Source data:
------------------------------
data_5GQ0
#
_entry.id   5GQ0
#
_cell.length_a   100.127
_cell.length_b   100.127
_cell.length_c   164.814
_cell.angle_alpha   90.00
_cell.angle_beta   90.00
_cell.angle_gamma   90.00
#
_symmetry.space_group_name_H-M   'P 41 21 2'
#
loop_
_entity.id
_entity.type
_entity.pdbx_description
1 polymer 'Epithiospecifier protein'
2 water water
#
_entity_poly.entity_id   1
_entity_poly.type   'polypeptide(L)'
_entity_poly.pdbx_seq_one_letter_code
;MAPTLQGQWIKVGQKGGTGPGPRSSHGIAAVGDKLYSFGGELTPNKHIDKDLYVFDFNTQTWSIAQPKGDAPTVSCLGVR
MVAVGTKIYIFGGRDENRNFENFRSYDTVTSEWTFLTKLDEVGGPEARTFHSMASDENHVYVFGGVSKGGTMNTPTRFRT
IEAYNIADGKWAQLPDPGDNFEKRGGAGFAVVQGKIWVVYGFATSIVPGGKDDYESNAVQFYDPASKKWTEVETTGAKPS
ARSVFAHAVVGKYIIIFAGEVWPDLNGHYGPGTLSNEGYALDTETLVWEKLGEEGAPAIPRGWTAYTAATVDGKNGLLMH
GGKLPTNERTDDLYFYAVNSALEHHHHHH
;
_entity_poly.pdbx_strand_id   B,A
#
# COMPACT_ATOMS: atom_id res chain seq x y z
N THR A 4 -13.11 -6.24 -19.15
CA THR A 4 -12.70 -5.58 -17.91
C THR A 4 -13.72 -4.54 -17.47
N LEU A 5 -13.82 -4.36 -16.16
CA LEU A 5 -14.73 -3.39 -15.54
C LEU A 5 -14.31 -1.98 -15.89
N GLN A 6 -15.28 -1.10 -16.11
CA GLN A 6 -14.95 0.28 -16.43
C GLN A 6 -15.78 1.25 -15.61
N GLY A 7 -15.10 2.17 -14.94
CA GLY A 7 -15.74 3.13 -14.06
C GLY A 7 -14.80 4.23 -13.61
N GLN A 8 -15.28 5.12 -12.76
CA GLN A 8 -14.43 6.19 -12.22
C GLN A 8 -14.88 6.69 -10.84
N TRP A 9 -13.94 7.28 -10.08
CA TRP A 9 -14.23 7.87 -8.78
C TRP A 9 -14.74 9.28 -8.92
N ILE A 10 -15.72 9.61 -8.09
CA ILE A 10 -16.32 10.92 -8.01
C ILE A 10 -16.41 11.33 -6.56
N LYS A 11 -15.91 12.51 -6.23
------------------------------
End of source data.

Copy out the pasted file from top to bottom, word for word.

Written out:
data_5GQ0
#
_entry.id   5GQ0
#
_cell.length_a   100.127
_cell.length_b   100.127
_cell.length_c   164.814
_cell.angle_alpha   90.00
_cell.angle_beta   90.00
_cell.angle_gamma   90.00
#
_symmetry.space_group_name_H-M   'P 41 21 2'
#
loop_
_entity.id
_entity.type
_entity.pdbx_description
1 polymer 'Epithiospecifier protein'
2 water water
#
_entity_poly.entity_id   1
_entity_poly.type   'polypeptide(L)'
_entity_poly.pdbx_seq_one_letter_code
;MAPTLQGQWIKVGQKGGTGPGPRSSHGIAAVGDKLYSFGGELTPNKHIDKDLYVFDFNTQTWSIAQPKGDAPTVSCLGVR
MVAVGTKIYIFGGRDENRNFENFRSYDTVTSEWTFLTKLDEVGGPEARTFHSMASDENHVYVFGGVSKGGTMNTPTRFRT
IEAYNIADGKWAQLPDPGDNFEKRGGAGFAVVQGKIWVVYGFATSIVPGGKDDYESNAVQFYDPASKKWTEVETTGAKPS
ARSVFAHAVVGKYIIIFAGEVWPDLNGHYGPGTLSNEGYALDTETLVWEKLGEEGAPAIPRGWTAYTAATVDGKNGLLMH
GGKLPTNERTDDLYFYAVNSALEHHHHHH
;
_entity_poly.pdbx_strand_id   B,A
#
# COMPACT_ATOMS: atom_id res chain seq x y z
N THR A 4 -13.11 -6.24 -19.15
CA THR A 4 -12.70 -5.58 -17.91
C THR A 4 -13.72 -4.54 -17.47
N LEU A 5 -13.82 -4.36 -16.16
CA LEU A 5 -14.73 -3.39 -15.54
C LEU A 5 -14.31 -1.98 -15.89
N GLN A 6 -15.28 -1.10 -16.11
CA GLN A 6 -14.95 0.28 -16.43
C GLN A 6 -15.78 1.25 -15.61
N GLY A 7 -15.10 2.17 -14.94
CA GLY A 7 -15.74 3.13 -14.06
C GLY A 7 -14.80 4.23 -13.61
N GLN A 8 -15.28 5.12 -12.76
CA GLN A 8 -14.43 6.19 -12.22
C GLN A 8 -14.88 6.69 -10.84
N TRP A 9 -13.94 7.28 -10.08
CA TRP A 9 -14.23 7.87 -8.78
C TRP A 9 -14.74 9.28 -8.92
N ILE A 10 -15.72 9.61 -8.09
CA ILE A 10 -16.32 10.92 -8.01
C ILE A 10 -16.41 11.33 -6.56
N LYS A 11 -15.91 12.51 -6.23